The question I was asked most upon return to California after three months of fieldwork in Northern Uganda was not, Is it safe is there? or, What’s the food like? or even, How’s the project going? Instead, it was What is going on with homosexuality in Uganda?!

For the past few months, there has been an international press storm brewing over an issue controversial in most every corner of the world: gay rights. This one happened to focus on my current East African country of residence. Here’s why: Uganda has a new bill pending in Congress that would legislate brutal punishment for homosexual citizens. Actually deemed, “The Anti-Homosexuality Bill,” this law would penalize those found “guilty” with life in prison or, in some cases, execution.

Although Africa doesn’t have a glowing record when it comes to gay rights, Uganda is relatively isolated in its extremity on the issue. There are seven countries in the world that prescribe the death penalty for homosexuality, and four others that dole out life imprisonment. Among those eleven, just four are in Africa (the majority are in the Mid-East and Central Asia). Overall, promoting this legislation is a rare step to take, and Uganda is paying for it in international disapproval.

Human Rights Watch, Amnesty International, the World AIDS Campaign, several United Nations agencies and Secretary of State Hillary Clinton among many others have spoken out against the bill. State sponsored killing based on sexual orientation is a grievous violation of numerous international conventions as well as the sign of a severely repressive government. But the outcry is nearly exclusively foreign. My friends back in California who asked me about the situation were disappointed to learn I knew only what they knew through NPR, The New York Times, and other progressive Western media. People in Uganda just aren't talking about it.

This shouldn't come as a surprise. Fighting the bill locally is an alarming Catch 22: many say that for it to be squashed, disapproval must come from Ugandan citizens. But any citizen who speaks out against the bill is assumed to be gay, and therefore eligible for execution should it pass. This kind of association pattern in a place where lynchings are common means that activism by Ugandans in Uganda is nearly impossible.

One final note: the buzz in the US about this pending law may seem random: Uganda isn’t the only country to punish homosexuality with death. Furthermore, Uganda is newsworthy for a variety of other alarming human rights issues (extreme poverty, famine, child soldiering and HIV/AIDS to name a few) – why pick on their gay rights record?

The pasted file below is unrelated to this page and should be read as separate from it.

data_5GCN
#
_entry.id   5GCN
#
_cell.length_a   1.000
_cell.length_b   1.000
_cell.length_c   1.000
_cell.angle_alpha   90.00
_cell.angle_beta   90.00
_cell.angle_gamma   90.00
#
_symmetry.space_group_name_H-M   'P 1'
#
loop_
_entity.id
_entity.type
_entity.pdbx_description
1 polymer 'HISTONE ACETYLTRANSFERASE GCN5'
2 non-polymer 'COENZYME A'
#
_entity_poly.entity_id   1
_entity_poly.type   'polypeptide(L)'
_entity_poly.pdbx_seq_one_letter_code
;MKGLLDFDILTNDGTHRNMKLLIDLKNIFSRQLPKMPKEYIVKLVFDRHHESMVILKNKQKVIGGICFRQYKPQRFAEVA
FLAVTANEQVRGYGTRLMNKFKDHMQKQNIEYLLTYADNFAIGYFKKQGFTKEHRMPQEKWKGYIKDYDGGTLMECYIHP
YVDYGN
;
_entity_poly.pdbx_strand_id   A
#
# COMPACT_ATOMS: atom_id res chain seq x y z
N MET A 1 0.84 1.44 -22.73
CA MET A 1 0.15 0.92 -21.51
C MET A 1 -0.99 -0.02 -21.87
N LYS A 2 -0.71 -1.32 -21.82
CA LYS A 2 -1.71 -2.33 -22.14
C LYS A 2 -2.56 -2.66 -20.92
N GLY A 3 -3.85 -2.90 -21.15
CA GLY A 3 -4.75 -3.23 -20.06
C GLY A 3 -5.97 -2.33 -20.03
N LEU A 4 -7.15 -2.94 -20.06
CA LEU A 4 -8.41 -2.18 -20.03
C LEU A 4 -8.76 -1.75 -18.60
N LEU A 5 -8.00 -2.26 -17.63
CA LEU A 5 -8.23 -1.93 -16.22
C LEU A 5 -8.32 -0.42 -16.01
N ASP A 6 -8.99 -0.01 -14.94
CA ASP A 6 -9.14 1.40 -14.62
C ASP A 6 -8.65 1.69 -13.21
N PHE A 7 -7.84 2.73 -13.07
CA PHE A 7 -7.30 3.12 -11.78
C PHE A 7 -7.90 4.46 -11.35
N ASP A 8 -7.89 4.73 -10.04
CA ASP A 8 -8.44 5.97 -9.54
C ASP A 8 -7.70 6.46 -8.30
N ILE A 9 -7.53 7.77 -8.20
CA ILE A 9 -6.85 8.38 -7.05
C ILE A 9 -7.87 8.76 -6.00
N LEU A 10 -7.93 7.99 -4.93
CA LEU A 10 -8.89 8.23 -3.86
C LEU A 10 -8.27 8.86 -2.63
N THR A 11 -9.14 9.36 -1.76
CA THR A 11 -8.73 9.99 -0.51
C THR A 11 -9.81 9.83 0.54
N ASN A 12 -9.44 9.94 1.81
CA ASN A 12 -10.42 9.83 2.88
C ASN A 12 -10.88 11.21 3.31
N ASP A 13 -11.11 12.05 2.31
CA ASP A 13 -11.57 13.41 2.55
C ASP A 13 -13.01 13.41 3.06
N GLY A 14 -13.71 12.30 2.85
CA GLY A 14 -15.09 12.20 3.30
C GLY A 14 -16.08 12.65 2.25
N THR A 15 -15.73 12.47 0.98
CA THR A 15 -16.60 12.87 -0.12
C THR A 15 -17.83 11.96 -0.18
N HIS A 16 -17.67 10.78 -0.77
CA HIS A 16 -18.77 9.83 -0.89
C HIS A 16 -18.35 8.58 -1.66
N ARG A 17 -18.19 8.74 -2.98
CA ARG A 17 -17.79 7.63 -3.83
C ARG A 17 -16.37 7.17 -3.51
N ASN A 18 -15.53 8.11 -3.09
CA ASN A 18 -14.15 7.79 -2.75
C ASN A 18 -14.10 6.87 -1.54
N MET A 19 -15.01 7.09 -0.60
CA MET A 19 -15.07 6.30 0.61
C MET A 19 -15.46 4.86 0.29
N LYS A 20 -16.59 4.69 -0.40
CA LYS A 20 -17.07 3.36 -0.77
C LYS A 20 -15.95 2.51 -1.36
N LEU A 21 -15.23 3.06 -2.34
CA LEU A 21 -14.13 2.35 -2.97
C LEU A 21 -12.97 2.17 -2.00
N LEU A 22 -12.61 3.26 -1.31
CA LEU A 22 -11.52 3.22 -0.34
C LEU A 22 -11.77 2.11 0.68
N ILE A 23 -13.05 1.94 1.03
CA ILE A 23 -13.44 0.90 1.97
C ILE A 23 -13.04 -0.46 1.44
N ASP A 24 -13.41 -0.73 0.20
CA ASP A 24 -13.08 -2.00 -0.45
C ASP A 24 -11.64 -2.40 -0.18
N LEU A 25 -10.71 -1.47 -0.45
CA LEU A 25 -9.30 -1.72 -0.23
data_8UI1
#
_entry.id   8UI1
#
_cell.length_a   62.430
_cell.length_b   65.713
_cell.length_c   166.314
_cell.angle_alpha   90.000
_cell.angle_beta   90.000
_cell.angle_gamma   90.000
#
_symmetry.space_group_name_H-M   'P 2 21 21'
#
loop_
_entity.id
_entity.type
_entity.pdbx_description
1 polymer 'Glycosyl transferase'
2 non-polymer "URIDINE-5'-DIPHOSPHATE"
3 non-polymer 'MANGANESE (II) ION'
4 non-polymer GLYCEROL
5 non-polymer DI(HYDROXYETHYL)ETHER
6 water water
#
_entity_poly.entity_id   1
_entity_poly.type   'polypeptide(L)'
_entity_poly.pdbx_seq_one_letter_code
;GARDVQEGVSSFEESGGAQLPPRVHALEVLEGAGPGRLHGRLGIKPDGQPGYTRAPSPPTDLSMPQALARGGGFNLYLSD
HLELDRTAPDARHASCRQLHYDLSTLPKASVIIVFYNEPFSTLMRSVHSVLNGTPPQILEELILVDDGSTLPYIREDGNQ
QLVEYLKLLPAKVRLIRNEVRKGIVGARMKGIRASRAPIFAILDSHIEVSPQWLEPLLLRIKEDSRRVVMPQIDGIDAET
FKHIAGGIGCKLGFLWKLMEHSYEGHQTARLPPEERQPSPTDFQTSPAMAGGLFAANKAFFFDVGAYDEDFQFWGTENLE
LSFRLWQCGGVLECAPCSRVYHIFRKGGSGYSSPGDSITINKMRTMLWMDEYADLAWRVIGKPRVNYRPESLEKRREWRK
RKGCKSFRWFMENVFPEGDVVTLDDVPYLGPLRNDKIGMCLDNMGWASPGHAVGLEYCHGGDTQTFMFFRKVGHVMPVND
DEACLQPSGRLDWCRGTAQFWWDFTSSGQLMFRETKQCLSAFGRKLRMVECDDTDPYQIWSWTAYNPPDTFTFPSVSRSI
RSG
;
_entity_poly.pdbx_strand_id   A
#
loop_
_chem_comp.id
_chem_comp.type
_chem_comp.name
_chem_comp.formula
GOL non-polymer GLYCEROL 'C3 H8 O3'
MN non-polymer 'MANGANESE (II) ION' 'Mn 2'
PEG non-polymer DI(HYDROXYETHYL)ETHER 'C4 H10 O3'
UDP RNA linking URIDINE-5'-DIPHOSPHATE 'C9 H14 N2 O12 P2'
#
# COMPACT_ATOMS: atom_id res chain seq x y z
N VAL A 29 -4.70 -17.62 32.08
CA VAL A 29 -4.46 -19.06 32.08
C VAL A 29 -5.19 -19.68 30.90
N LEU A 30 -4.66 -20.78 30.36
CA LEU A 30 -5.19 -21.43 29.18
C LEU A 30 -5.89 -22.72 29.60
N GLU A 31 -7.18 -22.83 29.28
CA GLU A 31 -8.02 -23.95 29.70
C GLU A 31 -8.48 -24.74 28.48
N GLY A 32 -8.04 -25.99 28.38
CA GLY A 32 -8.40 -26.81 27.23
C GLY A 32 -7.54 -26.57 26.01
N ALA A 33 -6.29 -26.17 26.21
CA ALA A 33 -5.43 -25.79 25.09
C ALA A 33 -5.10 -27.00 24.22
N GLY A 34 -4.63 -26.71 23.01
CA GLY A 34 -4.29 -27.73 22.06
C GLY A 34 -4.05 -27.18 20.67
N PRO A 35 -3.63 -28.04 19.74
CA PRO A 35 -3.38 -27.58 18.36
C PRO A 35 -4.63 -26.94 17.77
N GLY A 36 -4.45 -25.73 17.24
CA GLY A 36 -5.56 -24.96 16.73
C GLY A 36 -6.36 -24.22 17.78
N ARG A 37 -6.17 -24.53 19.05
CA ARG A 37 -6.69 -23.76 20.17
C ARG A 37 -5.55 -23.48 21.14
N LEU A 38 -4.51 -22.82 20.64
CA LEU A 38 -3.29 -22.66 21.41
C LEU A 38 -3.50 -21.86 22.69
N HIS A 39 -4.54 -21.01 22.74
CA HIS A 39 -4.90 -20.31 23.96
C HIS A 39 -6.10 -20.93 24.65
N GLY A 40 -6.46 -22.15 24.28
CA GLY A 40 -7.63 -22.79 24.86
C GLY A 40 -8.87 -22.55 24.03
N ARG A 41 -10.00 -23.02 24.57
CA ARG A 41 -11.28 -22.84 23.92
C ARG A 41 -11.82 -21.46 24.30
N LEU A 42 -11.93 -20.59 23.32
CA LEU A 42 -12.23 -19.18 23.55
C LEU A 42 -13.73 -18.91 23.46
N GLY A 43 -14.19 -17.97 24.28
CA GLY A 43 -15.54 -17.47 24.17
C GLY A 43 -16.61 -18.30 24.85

It isn’t random. Much of the heightened interest is because there's evidence that the bill may have been pushed by a strong US contingent, even some of our own US Congressmen. A group called “The Family,” whose members include US state representatives, have been accused of offering ideas and endorsement that gave rise to the bill. Outrage from American press and individuals could very well stem from feelings of involvement by association. To find out more, read these articles: New York Times, Human Rights Watch, NPR, check out this radio broadcast about The Family's involvement in Uganda, and listen to four Ugandans voice their views.

Peace,

Holly

Saturday, January 9, 2010

Rwanda and Its Discontents

With our first major milestone behind us, we set off a couple weeks after the workshop on a puddle jumper to see about our neighbor to the Southwest. Rwanda, a country the size of Maryland best known for a genocide that took place in 1994, knows a bit about post-conflict. We were headed there for ten days to learn some lessons on education in the aftermath of violence.

Our trip centered around a visit with Karen Murphy, the international director of our mentor organization, Facing History and Ourselves. Their latest of many international programs is located in Rwanda and works with teachers to introduce effective education on themes like citizenship, tolerance and democracy. We also visited the Agahozo Shalom Youth Village, a center with a progressive approach to education for children orphaned by the genocide. This was my first visit to country, so it was also my chance to see the genocide memorials, beautiful scenery and a decidedly different political and economic climate than Uganda’s.